Reserve Bank of India in its RBI Working Paper Series No. 09 dated September 22, 2020, published a paper on its website which measures the financial stress in India focusing on the construction of financial stress indices for the Indian financial system using market-based indicators and three different aggregation methods. The paper finds that these indices provide useful information, which is not captured by the market indicators, on the stress build-up in the financial system.

Let us understand the word financial stress which is often used in connection with banks. However, the authors define it as episodes when economic agents face extreme uncertainties and varying expectations of losses in financial markets. To measure financial stress, financial market information or balance sheet data is used. We agree when we are informed that various segments of financial markets contribute observable indicators to be measured as indices using appropriate statistical techniques. By calculating and studying financial stress, we may avoid systemic risk.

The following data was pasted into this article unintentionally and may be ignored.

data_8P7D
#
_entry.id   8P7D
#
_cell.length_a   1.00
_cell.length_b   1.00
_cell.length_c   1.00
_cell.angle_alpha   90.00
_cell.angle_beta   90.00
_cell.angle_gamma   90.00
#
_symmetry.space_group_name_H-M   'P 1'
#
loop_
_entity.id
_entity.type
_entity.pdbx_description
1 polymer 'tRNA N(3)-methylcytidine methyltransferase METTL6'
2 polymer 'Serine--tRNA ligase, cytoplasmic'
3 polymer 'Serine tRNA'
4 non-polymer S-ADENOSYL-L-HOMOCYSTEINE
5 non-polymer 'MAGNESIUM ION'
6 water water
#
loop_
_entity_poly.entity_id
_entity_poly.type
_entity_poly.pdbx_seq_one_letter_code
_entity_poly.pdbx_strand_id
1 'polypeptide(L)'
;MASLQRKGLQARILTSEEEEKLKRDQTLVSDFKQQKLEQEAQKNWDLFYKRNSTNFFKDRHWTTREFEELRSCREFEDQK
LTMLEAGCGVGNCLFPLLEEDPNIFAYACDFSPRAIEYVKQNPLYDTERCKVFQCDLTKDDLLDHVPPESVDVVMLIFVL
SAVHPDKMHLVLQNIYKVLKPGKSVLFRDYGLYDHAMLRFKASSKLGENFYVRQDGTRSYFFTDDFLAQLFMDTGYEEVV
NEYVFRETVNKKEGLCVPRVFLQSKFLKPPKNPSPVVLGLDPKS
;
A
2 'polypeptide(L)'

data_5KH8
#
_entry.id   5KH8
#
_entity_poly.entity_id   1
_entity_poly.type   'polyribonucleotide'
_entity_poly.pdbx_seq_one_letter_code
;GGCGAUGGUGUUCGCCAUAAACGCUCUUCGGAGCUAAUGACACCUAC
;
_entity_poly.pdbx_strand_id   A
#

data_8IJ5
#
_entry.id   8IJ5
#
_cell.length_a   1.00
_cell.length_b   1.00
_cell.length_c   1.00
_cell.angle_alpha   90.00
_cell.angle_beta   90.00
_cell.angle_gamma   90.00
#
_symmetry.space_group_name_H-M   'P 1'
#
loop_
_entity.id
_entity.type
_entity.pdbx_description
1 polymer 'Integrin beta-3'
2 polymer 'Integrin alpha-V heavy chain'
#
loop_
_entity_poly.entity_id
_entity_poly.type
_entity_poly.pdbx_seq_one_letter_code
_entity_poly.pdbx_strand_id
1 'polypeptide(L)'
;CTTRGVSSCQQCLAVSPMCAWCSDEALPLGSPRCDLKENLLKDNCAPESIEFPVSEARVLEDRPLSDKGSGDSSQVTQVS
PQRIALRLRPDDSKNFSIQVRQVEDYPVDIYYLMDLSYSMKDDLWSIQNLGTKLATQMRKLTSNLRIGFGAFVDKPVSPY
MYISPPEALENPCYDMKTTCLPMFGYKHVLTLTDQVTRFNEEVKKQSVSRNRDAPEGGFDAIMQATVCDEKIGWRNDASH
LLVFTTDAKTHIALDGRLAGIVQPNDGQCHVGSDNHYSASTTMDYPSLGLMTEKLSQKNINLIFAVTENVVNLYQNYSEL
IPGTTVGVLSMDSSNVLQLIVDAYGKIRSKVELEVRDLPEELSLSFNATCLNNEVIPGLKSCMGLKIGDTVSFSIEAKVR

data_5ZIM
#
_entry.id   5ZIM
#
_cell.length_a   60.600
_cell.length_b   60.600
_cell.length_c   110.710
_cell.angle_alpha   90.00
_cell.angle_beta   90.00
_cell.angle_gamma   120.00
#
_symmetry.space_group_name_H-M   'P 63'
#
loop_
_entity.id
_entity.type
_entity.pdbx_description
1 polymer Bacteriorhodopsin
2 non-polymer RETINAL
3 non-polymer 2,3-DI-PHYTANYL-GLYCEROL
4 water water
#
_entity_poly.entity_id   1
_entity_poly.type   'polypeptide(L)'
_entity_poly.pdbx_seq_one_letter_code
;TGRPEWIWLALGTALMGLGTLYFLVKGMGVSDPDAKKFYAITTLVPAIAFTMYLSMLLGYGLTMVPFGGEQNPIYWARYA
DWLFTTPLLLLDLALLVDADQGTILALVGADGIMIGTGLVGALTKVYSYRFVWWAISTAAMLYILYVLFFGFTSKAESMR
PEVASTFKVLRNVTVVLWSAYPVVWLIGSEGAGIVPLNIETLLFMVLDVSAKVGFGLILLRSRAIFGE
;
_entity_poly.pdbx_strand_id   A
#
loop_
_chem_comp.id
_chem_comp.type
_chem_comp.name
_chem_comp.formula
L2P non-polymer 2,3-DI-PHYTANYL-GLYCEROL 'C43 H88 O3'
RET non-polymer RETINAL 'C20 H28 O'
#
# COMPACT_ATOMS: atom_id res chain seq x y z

The world over, central banks measure financial stress by constructing the financial stress index (FSI) to monitor the functioning and resilience of the financial system. Such an index provides an aggregate measure of financial stability to the policymakers. FSIs may help in gauging systemic risks and the probability of occurrence of stress events.

By counter arguing, if we have the FSI, we may get early warning signals about impending financial stress, and also use them to actually study the functioning of capital markets.

Let us look at the study from the following website and learn more.

https://rbidocs.rbi.org.in/rdocs/Publications/PDFs/09WPS220920202604968D5E644ED59A394128EC9F5FBE.PDF

(“Measuring Financial Stress in India”) by Manjusha Senapati and Rajesh Kavediya, Economists from Reserve Bank of India.

The study consists of 25 pages with the following chapters:

  • Introduction
  • Literature
  • Selection of financial markets and variables
  • Construction of FSI
  • Financial Stress Index for the Indian Financial System
  • Financial Stress Index and the real economic activity linkages
  • Dating the financial crisis episodes
  • Conclusion

Being a mathematical and economic study with the latest techniques which most of us would not understand, I intend to narrate those concepts with the mentioning of the names of the methods used as and when required.